“How'd the moon get there? Who put it there?”

Remember last month when Bill O'Reilly tried to prove the existence of God by pointing to the rising and falling of the tides? “Tide goes in, tide goes out. ... You can't explain that.”

Unfortunately for O'Reilly, you can explain that -- the tides are caused by the moon's gravitational effect and the earth's rotation. In fairness to O'Reilly, this has only been known for about 300 years and was first explained by that otherwise disreputable quack, Isaac Newton.

But long-established scientific explanations for observed physical phenomena are not enough to deter O'Reilly, and he has responded to all those science-familiar “pinheads” out there with a simple question: “How'd the moon get there?”

How did the moon get there? I mean, this is a moon we're talking about. One doesn't just hang moons in the sky like a loofah on a showerhead.

Many theories have been posited, including O'Reilly's “It was God, so shut up” hypothesis. The theory that most astrophysicists and other “pinheads” of their stripe adhere to is the so-called “giant impact,” in which a celestial body roughly half the size of earth collided with our planet some 50 million years after it first formed. The impact kicked up unheard of amounts of debris, which accreted into what today we know as the moon. The theory isn't perfectly formed yet, but it does help to explain why moon rocks have similar chemical compositions to terrestrial rocks.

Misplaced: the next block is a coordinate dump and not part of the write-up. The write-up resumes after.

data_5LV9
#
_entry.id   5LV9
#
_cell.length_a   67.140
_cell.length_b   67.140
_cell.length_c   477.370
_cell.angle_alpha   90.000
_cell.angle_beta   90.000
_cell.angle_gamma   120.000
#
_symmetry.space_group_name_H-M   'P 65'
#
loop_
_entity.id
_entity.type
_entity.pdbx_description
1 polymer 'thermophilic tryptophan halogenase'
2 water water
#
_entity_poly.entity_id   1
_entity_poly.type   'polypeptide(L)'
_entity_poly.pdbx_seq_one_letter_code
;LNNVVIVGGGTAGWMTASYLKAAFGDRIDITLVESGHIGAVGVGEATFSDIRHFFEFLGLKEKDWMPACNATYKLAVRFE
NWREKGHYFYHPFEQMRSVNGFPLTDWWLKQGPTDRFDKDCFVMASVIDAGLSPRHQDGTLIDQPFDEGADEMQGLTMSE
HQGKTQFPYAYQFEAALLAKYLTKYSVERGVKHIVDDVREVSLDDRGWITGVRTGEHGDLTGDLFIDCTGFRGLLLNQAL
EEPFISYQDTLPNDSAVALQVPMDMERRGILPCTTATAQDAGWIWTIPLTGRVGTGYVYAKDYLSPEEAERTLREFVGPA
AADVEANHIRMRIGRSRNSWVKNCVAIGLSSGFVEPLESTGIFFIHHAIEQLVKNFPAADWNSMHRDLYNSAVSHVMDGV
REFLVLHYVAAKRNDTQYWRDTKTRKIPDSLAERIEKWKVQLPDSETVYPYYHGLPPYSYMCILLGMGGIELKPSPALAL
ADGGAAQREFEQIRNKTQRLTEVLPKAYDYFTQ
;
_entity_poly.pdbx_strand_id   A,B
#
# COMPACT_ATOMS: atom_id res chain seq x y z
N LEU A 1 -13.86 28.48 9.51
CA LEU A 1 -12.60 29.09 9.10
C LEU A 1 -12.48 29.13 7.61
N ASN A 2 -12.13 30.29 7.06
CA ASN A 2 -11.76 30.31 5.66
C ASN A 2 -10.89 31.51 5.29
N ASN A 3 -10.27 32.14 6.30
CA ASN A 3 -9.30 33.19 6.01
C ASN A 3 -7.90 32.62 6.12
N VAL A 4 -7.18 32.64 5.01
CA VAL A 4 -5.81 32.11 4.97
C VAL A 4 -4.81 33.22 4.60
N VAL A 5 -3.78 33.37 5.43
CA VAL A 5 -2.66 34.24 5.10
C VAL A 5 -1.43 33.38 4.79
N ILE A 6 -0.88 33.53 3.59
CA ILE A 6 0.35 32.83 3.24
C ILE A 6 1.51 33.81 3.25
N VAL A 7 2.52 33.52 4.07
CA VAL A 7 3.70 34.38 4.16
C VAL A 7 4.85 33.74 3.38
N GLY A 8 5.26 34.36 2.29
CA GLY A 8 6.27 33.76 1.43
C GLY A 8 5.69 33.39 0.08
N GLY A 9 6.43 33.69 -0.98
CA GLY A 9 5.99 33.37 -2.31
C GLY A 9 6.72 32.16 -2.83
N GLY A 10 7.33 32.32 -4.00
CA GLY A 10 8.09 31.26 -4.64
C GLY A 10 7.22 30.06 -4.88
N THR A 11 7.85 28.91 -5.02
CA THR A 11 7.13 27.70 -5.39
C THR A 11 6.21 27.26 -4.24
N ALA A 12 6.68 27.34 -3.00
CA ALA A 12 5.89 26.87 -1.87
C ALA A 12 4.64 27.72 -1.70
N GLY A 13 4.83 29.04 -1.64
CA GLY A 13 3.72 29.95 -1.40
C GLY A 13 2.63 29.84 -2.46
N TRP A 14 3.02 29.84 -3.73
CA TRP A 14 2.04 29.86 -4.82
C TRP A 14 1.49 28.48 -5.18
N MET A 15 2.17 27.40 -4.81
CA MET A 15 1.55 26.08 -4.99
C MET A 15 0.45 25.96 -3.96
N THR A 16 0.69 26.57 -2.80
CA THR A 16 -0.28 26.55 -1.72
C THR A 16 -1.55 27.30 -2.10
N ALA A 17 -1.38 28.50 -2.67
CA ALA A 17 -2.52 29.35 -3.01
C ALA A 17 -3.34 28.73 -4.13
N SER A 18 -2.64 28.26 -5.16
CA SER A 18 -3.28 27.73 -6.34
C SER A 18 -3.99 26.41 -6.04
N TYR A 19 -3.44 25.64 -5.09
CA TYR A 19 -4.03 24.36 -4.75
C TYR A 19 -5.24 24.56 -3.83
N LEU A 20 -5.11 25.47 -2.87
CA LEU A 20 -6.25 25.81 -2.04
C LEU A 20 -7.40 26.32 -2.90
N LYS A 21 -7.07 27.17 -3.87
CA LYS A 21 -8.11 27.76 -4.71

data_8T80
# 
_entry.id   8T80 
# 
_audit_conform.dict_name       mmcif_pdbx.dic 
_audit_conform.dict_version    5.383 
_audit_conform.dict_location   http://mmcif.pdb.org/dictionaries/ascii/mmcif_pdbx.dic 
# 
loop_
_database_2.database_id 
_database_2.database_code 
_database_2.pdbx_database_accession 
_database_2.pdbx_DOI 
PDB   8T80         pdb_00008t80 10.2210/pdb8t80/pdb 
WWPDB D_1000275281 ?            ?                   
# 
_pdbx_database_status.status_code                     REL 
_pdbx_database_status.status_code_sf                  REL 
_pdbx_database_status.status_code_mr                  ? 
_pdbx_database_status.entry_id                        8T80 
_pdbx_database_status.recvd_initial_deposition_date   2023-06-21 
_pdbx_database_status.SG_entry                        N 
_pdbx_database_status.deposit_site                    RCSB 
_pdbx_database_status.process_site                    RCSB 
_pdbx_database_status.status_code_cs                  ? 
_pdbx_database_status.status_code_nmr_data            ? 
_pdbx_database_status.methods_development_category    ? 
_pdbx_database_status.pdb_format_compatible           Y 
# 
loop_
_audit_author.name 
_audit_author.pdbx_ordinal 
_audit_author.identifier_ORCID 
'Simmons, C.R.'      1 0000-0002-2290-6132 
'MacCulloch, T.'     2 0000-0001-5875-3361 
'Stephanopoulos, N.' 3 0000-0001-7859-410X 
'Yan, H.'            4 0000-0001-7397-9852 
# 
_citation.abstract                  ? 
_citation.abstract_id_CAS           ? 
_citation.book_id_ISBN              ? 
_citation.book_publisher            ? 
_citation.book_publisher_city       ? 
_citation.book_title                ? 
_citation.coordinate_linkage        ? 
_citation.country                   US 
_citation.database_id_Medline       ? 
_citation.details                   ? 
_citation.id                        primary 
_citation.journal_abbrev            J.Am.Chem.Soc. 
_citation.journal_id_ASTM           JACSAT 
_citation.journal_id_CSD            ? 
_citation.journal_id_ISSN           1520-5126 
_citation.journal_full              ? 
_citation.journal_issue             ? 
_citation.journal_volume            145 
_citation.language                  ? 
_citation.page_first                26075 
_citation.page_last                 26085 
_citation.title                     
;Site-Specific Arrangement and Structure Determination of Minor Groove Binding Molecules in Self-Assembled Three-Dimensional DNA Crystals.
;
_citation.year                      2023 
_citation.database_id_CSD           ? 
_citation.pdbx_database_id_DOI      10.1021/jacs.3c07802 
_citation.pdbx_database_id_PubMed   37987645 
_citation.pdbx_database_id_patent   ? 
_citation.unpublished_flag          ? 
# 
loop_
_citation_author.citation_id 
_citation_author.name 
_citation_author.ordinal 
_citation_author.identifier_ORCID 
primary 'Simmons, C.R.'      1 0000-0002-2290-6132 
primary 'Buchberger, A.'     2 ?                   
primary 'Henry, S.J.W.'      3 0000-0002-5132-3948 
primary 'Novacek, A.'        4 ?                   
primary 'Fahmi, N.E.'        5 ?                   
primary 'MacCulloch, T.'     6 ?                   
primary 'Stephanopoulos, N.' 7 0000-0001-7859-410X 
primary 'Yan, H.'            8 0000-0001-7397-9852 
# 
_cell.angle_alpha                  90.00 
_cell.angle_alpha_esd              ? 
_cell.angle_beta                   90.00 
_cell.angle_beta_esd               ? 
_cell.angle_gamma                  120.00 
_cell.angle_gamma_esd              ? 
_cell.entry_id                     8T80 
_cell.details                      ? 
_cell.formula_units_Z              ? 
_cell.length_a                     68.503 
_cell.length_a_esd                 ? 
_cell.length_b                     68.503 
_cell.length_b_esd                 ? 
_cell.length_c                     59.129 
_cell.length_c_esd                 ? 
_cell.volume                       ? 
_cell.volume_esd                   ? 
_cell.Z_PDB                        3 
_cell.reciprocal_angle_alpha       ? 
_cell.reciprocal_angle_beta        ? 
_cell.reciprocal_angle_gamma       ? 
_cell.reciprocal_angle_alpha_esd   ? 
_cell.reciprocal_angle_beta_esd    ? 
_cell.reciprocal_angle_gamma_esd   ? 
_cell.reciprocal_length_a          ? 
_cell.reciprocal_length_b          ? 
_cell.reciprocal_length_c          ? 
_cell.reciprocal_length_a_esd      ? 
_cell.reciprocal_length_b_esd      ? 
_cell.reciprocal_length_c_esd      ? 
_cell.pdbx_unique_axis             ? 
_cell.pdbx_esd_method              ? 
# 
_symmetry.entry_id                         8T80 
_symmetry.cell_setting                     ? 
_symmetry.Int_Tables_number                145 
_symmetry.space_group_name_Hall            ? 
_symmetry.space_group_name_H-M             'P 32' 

So yeah, O'Reilly's follow-up is a little more difficult to answer than his original query on the tides, but no more disqualifying of natural explanations for the physical world.

But he wasn't done quite yet!

“How come we have that, and Mars doesn't have it? Venus doesn't have it?”

Are we still talking about moons? Because if we are, O'Reilly will be disappointed to know that Mars has not one, but two moons, named Phobos and Deimos, the Latin names for two Greek gods.

While I'm tempted simply to mock O'Reilly's almost purposeful ignorance, I will point out that he's right that Venus has no moons. And given his track record, half-right ain't half bad.

H/T Wonkette